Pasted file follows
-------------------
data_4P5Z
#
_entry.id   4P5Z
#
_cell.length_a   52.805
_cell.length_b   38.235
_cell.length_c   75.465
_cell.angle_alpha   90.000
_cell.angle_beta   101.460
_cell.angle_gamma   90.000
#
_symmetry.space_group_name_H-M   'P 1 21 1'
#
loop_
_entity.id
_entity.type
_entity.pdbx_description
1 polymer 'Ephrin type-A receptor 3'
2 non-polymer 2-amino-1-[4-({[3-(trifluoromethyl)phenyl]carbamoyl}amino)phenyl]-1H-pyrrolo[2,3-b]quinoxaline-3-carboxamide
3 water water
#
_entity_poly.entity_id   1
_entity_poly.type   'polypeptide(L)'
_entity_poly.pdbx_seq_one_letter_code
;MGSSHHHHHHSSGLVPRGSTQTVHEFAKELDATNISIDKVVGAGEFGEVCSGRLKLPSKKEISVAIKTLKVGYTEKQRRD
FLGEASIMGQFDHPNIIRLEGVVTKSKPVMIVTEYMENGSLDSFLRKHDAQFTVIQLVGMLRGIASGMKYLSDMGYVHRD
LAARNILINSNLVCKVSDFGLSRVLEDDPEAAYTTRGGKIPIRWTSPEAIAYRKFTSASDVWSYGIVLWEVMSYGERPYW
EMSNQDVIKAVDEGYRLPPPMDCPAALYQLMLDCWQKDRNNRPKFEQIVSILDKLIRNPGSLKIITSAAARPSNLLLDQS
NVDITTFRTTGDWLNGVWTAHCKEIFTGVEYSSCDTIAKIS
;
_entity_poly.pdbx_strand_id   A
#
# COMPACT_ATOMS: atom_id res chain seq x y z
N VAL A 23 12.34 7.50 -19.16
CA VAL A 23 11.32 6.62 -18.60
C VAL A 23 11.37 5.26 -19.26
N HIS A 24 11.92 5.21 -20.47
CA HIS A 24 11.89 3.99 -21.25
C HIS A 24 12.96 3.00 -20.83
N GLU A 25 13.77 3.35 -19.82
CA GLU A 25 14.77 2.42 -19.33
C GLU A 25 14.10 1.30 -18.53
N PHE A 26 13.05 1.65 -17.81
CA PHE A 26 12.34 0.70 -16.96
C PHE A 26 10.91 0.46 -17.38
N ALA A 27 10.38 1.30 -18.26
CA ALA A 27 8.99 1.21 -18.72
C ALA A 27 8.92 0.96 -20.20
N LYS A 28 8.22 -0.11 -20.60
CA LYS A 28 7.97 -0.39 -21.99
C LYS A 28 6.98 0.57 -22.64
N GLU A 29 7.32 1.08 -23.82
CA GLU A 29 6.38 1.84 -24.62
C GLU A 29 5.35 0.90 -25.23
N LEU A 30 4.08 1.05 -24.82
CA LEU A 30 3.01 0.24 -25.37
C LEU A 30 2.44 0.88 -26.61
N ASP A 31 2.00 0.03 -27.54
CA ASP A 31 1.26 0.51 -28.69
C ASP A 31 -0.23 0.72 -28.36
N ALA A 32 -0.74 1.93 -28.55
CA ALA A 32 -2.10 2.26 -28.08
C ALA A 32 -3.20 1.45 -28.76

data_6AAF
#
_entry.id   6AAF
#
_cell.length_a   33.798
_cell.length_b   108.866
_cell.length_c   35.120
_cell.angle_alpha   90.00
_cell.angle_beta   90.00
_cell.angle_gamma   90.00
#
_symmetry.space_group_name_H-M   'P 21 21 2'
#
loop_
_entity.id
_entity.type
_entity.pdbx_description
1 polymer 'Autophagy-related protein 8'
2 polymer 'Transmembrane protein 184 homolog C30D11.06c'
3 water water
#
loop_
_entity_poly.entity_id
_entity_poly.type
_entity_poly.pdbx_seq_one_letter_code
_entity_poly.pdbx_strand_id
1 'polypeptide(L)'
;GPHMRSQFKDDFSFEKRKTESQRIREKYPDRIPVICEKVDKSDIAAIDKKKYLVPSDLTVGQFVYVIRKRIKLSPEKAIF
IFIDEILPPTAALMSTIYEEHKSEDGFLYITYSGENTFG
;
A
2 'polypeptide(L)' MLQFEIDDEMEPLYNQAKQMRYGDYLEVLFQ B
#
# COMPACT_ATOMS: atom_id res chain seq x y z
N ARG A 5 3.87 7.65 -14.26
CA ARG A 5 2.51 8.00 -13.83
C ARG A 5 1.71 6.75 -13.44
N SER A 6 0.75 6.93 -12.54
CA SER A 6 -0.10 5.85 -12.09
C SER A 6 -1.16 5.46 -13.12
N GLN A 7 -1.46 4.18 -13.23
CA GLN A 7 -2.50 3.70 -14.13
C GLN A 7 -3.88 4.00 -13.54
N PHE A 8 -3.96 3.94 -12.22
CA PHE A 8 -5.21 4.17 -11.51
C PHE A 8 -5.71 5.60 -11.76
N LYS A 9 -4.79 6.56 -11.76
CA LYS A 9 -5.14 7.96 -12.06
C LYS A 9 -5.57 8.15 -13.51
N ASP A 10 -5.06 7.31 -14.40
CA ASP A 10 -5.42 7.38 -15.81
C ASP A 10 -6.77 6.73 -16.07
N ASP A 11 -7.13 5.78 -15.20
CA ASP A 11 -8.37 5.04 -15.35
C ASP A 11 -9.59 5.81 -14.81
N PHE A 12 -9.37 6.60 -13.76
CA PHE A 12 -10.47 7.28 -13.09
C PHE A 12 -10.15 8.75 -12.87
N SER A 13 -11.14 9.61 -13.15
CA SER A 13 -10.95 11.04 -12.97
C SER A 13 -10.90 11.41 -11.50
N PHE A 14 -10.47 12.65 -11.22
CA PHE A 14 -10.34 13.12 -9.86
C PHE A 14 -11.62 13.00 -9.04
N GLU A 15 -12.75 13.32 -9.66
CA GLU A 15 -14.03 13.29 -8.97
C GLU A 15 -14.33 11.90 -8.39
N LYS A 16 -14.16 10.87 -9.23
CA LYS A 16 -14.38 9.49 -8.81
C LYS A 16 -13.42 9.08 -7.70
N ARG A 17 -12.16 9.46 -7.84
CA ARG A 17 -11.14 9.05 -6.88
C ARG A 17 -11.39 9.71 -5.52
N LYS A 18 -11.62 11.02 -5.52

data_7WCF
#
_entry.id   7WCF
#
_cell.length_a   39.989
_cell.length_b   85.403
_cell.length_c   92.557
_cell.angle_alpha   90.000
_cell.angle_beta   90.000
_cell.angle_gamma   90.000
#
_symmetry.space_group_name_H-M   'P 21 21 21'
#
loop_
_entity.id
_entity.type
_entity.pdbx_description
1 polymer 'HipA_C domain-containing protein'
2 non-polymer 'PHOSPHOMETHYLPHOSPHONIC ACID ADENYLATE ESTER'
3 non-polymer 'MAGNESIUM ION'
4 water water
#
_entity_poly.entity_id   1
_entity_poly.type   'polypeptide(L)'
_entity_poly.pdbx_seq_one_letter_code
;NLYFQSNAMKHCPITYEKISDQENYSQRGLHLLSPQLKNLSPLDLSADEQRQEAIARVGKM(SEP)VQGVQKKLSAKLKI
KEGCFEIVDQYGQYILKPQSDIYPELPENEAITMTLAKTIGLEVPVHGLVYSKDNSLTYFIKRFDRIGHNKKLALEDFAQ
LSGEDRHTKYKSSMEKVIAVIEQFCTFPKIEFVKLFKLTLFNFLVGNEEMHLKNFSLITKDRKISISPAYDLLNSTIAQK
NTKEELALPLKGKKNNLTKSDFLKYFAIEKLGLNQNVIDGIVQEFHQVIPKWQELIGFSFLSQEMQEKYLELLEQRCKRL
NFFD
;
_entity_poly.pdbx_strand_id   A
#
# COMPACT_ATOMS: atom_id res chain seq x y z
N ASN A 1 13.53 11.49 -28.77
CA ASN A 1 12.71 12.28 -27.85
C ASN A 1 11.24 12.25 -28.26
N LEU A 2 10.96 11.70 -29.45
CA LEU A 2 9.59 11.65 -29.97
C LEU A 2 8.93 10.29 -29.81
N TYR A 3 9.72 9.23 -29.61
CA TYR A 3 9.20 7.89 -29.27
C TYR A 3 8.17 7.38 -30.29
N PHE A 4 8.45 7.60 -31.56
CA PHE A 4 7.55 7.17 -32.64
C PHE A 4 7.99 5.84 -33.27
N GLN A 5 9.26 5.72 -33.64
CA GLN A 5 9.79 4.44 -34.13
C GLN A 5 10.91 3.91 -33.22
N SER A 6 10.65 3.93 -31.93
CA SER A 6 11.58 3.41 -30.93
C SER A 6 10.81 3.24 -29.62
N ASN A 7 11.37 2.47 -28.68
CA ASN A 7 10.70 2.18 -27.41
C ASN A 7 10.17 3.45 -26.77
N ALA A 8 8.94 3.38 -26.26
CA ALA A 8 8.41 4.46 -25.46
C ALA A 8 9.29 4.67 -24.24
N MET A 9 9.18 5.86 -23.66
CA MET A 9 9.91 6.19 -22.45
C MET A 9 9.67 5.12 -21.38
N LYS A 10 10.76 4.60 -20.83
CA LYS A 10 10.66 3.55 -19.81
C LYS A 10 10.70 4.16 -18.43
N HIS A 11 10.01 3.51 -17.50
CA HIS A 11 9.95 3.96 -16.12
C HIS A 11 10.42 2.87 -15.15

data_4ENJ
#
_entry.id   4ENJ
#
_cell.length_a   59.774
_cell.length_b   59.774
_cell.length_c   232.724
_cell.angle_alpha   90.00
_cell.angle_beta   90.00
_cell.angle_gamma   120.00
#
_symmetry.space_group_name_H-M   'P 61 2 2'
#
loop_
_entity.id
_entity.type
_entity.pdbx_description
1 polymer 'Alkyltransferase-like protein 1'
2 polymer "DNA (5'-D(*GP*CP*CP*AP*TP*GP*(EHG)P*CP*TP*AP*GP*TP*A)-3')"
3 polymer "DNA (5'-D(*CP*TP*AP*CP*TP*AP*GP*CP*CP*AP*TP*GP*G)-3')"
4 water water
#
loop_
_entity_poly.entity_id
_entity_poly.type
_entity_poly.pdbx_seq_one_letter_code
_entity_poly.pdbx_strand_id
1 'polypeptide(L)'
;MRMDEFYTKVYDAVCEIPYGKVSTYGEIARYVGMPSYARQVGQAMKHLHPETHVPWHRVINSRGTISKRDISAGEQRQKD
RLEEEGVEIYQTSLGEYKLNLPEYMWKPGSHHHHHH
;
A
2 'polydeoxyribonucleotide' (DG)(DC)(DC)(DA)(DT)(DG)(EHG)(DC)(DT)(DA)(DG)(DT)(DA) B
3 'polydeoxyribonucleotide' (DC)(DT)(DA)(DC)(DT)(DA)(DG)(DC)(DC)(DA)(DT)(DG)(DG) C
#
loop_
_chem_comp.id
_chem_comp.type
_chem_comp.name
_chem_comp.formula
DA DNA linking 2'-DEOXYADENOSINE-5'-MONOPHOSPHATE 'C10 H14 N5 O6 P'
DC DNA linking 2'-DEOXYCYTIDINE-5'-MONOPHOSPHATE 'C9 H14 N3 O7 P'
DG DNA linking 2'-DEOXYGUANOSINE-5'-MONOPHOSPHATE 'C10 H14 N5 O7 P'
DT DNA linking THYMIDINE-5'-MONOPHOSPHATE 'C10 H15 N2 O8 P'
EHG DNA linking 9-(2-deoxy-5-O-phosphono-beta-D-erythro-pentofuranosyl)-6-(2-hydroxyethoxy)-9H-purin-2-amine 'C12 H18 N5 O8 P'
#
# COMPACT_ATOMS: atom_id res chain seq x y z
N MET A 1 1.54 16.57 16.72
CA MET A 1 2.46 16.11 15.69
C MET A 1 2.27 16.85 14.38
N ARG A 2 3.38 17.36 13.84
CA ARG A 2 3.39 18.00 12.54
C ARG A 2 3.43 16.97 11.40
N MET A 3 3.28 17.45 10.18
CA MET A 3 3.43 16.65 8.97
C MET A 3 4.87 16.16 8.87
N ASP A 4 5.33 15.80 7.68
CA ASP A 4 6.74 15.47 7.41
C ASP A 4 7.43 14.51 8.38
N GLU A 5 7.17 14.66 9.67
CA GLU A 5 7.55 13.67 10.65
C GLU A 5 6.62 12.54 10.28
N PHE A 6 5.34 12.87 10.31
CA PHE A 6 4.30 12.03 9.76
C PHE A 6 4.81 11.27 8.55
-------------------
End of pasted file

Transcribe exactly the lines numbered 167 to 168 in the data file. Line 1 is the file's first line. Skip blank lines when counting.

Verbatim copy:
NFFD
;